Visualization Training – II

In the first article on this topic we saw how we could visualize an entire chess board in our minds. So what next? Now, we come to the pieces.

PieceAnnotation
KingK
QueenQ
RookR
BishopB
KnightN
Pawn– (The pawn has no annotation)

From the previous article, we already know the annotation for each square, as in this diagram.

Now all we need to do is combine both elements. The correct way to annotate a move played is :-

‘Piece annotation’ + ‘annotation of the square to which the piece is moved to’

For the pawn this will be reduced to ‘annotation of the square to which the pawn is moved to’. Let’s have a look at a few examples.

A King moving to the square f3 from the square f2 is annotated as Kf3 where ‘K’ is the annotation for the king and f3 is the square the king is moved to. Notice how it doesn’t matter which square the piece is moved from.

A Queen moving to the square h8 from the square h1 is annotated as Qh8.

A pawn moving to the square d4 from d2 is annotated as d4 (as pawns have no annotations themselves).

Let’s have a look how the starting moves of a sample game will be annotated.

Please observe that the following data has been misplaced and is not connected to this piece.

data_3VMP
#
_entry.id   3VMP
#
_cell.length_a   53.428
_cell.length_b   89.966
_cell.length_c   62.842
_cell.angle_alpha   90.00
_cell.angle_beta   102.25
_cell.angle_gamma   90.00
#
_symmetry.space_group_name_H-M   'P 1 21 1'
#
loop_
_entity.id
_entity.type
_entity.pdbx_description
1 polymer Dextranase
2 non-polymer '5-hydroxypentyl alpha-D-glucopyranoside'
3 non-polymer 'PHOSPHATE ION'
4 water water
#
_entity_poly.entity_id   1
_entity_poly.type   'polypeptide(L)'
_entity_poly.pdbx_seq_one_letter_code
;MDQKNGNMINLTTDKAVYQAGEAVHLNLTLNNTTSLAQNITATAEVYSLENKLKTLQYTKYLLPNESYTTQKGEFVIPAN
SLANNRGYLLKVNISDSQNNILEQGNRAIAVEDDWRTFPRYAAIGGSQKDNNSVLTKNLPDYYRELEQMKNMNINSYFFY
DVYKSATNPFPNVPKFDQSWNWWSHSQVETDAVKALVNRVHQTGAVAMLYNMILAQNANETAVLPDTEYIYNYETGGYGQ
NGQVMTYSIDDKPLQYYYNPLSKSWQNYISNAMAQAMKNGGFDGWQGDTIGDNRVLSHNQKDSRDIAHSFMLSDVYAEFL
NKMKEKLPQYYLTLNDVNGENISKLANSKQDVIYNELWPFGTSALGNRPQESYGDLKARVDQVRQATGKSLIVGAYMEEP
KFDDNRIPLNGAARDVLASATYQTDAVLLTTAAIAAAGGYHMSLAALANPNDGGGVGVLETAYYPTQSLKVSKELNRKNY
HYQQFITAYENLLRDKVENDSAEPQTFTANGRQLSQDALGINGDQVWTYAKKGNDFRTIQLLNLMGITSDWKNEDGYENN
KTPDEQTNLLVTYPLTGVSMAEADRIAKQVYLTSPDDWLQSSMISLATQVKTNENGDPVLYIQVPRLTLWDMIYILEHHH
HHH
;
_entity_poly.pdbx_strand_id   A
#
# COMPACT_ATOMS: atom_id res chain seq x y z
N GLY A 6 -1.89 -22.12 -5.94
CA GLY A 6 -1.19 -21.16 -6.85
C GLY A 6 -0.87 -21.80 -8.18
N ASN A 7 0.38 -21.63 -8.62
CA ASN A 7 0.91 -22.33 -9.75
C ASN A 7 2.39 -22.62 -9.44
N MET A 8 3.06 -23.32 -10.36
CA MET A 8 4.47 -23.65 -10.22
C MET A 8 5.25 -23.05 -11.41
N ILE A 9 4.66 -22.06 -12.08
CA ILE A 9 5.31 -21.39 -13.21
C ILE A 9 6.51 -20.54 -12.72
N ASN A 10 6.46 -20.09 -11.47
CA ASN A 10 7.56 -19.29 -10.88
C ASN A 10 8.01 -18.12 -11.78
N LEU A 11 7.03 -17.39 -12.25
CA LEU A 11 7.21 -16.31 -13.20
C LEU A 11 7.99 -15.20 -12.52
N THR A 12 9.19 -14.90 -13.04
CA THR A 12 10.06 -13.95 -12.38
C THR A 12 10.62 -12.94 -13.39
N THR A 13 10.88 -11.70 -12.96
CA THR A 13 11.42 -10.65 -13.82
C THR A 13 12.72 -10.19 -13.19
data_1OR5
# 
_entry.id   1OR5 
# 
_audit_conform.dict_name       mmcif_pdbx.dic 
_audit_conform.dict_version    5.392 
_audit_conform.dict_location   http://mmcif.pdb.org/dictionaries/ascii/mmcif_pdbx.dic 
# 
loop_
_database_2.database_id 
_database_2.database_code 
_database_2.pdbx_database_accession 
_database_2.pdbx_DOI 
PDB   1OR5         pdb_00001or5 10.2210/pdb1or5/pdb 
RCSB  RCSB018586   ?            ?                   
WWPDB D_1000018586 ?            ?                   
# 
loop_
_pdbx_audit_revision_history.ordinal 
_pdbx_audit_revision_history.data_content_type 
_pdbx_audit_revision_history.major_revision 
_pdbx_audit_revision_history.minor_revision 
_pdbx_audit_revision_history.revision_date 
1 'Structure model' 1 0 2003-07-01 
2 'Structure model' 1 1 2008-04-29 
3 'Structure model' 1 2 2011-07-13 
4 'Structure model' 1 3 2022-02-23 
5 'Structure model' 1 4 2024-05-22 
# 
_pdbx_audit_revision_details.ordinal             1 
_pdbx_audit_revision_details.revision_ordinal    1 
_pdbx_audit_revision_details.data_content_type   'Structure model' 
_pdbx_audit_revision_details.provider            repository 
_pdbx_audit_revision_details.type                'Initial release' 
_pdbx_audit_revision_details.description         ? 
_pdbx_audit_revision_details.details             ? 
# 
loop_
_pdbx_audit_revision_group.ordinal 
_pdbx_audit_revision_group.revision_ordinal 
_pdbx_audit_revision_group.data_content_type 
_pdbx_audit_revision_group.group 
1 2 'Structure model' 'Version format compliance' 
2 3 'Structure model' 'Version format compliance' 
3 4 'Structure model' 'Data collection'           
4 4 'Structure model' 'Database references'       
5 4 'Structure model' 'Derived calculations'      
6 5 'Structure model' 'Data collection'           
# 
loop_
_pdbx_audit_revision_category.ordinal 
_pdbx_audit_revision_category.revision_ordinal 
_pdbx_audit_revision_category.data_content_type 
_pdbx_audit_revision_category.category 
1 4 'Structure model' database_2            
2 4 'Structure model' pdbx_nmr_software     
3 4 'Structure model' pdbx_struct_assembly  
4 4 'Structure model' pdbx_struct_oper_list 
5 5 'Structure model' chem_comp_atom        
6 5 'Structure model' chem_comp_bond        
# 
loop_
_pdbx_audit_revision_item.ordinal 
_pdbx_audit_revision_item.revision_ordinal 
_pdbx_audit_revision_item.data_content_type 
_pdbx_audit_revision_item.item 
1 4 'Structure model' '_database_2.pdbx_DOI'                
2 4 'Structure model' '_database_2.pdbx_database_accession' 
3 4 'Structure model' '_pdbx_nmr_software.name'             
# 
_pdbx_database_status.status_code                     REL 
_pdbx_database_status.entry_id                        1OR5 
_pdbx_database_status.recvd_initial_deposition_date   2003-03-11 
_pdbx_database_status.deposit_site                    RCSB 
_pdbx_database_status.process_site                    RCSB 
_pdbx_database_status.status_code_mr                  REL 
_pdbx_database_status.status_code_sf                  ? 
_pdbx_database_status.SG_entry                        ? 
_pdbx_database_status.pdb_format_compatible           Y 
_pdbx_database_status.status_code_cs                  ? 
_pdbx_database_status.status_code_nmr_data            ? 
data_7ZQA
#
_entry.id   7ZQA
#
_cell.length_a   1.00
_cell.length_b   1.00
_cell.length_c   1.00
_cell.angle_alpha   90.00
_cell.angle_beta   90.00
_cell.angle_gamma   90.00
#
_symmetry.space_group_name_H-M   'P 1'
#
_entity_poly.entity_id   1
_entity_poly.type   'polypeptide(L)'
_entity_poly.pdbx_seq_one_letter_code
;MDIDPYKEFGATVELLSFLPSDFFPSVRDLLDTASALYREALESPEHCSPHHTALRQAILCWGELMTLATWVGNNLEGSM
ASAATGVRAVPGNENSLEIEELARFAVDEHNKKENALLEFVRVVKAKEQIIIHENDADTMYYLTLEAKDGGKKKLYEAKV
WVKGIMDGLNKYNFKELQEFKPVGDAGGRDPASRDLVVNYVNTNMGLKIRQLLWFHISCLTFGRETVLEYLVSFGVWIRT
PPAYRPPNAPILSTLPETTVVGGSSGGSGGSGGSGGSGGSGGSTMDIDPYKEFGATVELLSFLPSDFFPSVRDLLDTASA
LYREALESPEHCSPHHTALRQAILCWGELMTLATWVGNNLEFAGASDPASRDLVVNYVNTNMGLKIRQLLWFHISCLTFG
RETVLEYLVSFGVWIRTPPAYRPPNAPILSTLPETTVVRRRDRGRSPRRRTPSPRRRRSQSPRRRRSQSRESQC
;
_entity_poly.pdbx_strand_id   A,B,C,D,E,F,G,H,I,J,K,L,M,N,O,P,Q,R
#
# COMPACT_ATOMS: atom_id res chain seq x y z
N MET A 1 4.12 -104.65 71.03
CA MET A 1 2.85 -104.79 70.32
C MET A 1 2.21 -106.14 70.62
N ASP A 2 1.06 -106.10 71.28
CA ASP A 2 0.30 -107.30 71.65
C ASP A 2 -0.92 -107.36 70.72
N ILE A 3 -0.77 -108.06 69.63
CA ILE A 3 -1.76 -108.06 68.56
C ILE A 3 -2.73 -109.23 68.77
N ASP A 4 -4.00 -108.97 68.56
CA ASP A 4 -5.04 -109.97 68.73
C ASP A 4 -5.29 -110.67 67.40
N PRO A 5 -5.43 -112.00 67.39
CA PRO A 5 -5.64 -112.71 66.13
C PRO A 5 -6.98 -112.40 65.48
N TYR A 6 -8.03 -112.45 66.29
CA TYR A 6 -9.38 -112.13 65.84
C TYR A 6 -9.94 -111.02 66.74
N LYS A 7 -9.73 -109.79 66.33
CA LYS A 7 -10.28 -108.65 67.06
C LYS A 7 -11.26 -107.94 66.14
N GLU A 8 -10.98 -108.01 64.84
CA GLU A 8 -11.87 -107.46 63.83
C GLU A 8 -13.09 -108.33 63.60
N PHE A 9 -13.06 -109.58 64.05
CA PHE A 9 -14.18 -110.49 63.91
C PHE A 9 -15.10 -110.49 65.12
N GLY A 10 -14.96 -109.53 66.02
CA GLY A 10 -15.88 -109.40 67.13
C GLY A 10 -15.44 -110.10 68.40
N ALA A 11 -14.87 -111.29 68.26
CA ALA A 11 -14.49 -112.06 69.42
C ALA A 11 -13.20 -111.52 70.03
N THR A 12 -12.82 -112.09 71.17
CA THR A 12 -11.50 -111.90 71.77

White plays his pawn to the square e4, thus the annotation will be 1. e4. Here 1. stands for move number 1. This is only useful while writing down moves during a tournament.

Black pushes his pawn to the square e5. So, 1…e5 . Black’s moves are shown by inserting three dots between the move and the move number.

2. Nf3

2…Nc6

Captures are denoted by a ‘ X ‘ between the piece annotation and the square to which the piece is moving after a capture. In the above below, White captures the Knight on c6 with his Bishop. That is denoted as Bxc6.

So now you know the basics of annotations. Even if you close your eyes, you can still picture the board and pieces just with a little bit of practice and soon you can play like a man from outer space, even without looking at the chess board!

As a test there are four test positions, try to find out the correct annotations for all.

What is the annotation for the move played by White here? The piece’s previous and next squares are highlighted. (Hint: he just played his pawn from d2 to d3).

Annotation for Black’s last move.

Annotation for White’s last move.

Last puzzle is to recall the last three moves (Two by White and one by Black) in your mind. Try to picture the pieces as they are and then try to see the move happening in your mind. Notice the pawn move from the square d2 to d3, the bishop from c8 to g4 and so on.

Solutions
  • d3
  • Bg4
  • h3

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